Coffee production and consumption are harming the environment at an alarming rate. According to a report covered by Conservation International, tropical forests cover about 60 percent of the land in the world that can be used for coffee production. However, by 2050, that figure is expected to drop to
In addition, rising temperatures throughout the world are also affecting the quality of the coffee produced today. As the fruit of the coffee trees often ripens too fast, the beans cannot fully develop all their flavours and aromas, resulting in a bitter cup of coffee that needs plentiful cream and sugar.
Atomo Coffee is looking to change all that by creating the world’s first molecular coffee—quite simply, coffee without beans.
The Seattle-based company has raised $2.6 million in seed funding to make this happen.
“Atomo’s beanless coffee provides consumers with a sustainable choice while delivering the great taste and caffeine they expect in their morning cup,” said Atomo co-founder and CEO Andy Kleitsch in a statement.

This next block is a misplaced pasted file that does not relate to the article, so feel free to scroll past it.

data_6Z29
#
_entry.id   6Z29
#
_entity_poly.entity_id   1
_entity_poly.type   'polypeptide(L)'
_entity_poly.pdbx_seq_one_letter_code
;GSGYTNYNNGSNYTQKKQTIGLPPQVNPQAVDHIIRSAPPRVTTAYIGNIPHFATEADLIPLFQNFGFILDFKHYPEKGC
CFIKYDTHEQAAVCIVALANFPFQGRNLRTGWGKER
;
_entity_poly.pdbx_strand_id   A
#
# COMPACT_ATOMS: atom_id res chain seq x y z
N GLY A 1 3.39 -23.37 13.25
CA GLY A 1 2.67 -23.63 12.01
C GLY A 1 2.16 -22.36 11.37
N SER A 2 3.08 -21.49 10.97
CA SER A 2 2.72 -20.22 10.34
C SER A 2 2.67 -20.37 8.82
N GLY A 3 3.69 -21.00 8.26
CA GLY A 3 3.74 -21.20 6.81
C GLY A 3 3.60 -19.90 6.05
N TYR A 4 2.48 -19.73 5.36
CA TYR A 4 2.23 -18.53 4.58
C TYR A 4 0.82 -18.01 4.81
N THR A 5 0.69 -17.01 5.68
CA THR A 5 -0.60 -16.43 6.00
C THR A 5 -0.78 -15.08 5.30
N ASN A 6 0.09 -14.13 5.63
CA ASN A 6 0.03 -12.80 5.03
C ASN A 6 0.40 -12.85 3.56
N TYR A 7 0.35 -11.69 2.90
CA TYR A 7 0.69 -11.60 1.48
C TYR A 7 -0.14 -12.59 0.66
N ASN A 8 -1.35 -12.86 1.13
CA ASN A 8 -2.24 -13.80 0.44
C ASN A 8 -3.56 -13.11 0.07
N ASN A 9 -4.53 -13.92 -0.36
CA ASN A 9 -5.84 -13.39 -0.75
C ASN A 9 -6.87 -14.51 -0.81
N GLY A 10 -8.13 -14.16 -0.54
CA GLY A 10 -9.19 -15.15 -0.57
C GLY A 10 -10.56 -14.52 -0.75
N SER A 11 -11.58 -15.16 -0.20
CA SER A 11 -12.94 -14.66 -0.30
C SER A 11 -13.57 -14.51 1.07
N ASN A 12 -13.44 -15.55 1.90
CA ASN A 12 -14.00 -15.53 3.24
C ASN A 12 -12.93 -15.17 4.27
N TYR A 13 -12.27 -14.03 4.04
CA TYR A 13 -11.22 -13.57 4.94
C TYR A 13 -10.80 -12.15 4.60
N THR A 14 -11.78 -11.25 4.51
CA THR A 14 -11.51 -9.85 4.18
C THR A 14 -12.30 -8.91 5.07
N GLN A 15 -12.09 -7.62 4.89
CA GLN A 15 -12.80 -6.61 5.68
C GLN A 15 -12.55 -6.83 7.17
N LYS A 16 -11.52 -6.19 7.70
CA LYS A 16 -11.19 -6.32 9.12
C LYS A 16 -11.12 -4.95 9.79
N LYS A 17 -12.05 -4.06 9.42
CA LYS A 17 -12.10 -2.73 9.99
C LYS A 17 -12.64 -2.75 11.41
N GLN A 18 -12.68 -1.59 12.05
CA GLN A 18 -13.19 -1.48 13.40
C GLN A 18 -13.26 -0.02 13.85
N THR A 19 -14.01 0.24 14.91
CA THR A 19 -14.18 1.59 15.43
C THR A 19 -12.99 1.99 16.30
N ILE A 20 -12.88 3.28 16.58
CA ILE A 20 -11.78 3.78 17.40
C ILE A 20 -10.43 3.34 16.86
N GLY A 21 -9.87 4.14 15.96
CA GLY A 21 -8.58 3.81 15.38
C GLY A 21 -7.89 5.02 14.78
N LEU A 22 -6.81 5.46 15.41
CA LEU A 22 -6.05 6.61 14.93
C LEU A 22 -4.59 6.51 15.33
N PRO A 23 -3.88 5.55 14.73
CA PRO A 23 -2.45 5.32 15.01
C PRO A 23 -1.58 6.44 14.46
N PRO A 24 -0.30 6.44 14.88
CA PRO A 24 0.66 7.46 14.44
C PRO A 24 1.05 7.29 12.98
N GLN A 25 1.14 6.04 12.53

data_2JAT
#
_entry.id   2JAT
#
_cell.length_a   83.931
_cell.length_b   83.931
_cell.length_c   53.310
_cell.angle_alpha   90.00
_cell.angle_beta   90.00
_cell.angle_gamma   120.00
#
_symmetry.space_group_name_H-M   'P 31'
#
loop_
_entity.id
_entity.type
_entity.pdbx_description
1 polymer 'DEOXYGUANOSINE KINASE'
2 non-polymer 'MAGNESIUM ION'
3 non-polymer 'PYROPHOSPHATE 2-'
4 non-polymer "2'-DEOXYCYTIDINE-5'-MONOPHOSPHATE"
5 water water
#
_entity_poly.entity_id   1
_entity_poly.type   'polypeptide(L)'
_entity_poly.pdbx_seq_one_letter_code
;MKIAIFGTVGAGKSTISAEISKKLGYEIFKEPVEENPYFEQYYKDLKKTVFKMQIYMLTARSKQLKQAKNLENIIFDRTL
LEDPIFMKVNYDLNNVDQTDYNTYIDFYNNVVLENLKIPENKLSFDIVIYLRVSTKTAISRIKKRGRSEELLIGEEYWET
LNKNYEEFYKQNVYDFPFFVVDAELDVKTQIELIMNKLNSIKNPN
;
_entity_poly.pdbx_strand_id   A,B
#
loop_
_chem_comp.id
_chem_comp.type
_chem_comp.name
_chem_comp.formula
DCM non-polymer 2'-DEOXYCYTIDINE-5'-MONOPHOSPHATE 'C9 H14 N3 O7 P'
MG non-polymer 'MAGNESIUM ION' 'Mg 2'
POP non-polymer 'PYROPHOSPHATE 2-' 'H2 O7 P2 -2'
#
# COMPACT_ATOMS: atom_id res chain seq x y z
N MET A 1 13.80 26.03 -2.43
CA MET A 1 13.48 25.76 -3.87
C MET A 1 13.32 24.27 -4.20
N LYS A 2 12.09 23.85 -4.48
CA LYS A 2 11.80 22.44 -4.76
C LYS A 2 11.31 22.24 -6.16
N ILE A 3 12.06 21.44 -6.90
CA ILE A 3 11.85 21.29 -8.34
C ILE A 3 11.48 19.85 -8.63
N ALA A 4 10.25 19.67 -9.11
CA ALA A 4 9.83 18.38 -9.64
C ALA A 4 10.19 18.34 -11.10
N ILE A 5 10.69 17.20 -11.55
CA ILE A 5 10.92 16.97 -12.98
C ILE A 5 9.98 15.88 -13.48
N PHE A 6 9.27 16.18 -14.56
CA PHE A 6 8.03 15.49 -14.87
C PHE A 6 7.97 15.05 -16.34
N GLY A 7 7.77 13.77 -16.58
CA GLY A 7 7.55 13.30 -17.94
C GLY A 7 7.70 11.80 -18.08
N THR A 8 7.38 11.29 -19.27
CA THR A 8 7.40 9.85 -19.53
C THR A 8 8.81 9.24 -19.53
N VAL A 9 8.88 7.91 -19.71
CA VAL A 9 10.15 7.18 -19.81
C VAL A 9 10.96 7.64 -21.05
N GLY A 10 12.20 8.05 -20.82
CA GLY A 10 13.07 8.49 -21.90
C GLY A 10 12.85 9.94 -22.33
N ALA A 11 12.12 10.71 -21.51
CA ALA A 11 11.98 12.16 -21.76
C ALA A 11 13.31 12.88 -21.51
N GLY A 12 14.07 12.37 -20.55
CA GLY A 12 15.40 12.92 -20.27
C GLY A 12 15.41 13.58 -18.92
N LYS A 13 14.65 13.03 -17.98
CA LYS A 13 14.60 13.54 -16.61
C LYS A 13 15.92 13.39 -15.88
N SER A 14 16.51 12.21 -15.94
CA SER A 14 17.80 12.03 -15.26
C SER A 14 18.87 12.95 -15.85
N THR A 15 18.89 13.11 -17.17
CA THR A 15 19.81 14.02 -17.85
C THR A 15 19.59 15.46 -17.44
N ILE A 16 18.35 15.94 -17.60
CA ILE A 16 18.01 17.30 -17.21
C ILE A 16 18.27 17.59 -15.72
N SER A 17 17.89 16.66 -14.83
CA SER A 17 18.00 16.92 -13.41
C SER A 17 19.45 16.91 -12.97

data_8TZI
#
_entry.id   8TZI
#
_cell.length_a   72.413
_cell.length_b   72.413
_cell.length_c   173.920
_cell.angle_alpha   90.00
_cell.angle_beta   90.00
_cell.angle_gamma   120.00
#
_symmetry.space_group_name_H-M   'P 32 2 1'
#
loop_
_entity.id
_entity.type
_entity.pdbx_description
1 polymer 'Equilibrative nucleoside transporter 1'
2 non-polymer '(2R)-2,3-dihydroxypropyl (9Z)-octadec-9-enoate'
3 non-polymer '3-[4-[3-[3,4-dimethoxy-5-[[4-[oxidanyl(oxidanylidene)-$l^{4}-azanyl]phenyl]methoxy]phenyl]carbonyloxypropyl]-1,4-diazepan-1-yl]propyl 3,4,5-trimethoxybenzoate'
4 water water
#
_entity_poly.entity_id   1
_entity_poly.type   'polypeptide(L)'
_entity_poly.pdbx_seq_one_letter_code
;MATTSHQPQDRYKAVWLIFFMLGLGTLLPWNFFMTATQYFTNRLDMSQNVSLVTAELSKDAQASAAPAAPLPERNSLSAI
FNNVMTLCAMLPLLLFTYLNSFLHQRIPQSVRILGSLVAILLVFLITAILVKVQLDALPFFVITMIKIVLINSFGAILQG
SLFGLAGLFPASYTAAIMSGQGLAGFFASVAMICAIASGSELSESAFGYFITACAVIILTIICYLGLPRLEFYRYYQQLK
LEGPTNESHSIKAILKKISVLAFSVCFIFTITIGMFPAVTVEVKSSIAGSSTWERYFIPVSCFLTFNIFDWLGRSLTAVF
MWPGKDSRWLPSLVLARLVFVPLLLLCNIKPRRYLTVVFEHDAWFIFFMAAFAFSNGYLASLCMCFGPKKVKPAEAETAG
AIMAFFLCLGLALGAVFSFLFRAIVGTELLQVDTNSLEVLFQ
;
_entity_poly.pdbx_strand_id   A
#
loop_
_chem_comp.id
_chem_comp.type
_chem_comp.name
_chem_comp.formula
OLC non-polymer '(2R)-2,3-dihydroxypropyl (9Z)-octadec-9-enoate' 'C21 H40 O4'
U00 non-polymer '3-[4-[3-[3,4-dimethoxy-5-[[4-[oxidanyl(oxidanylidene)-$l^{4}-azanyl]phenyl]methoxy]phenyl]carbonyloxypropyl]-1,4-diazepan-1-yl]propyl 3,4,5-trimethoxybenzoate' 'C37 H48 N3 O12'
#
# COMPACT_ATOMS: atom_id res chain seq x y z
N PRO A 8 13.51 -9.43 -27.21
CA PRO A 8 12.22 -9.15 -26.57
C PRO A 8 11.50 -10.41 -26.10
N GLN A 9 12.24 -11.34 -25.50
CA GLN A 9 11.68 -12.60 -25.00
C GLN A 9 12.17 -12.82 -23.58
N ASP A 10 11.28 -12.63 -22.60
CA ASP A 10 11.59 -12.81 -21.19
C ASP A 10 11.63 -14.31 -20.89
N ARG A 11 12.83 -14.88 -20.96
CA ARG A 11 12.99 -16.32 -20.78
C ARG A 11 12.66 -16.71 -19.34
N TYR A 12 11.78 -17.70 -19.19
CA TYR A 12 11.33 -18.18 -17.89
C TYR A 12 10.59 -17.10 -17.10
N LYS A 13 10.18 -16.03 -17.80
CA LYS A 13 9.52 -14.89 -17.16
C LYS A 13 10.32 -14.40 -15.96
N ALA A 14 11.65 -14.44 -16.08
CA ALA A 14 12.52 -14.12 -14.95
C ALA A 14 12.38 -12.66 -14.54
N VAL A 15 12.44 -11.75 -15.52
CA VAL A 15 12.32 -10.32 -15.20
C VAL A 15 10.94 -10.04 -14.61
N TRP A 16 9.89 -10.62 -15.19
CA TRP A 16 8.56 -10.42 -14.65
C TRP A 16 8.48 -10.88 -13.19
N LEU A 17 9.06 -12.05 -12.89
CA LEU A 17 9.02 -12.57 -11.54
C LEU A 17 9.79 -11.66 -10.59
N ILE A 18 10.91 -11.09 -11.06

The team has analysed and reversed engineered the factors that compose a great cup of coffee: aroma, body/mouth feel, flavour, colour and caffeine.
“We looked at green beans, roasted beans and extracted (brewed) coffee samples and through advanced analytical procedures studied the volatile and non-volatile compounds present,” explained Jarret Stopforth, co-founder and chief scientist of Atomo Coffee, on the company’s website. “By evaluating the individual compounds in coffee we were able to map the most significant ones contributing to the characteristic aroma and flavour of coffee.”
By creating coffee with no need for beans, the Seattle-based startup is hoping to reduce the deforestation and destruction caused by commercial coffee farming. As an added bonus, the science behind Atomo means that its coffee is consistent and uniquely smooth.
“The coffee industry is ripe for innovation and change,” Jarret said in a statement. “The acceptance of agriculture alternatives has been proven with meatless meats and dairy-free milks, we want to continue that movement in a category we feel passionate about, coffee.”
Jacqueline Ngo Mpii
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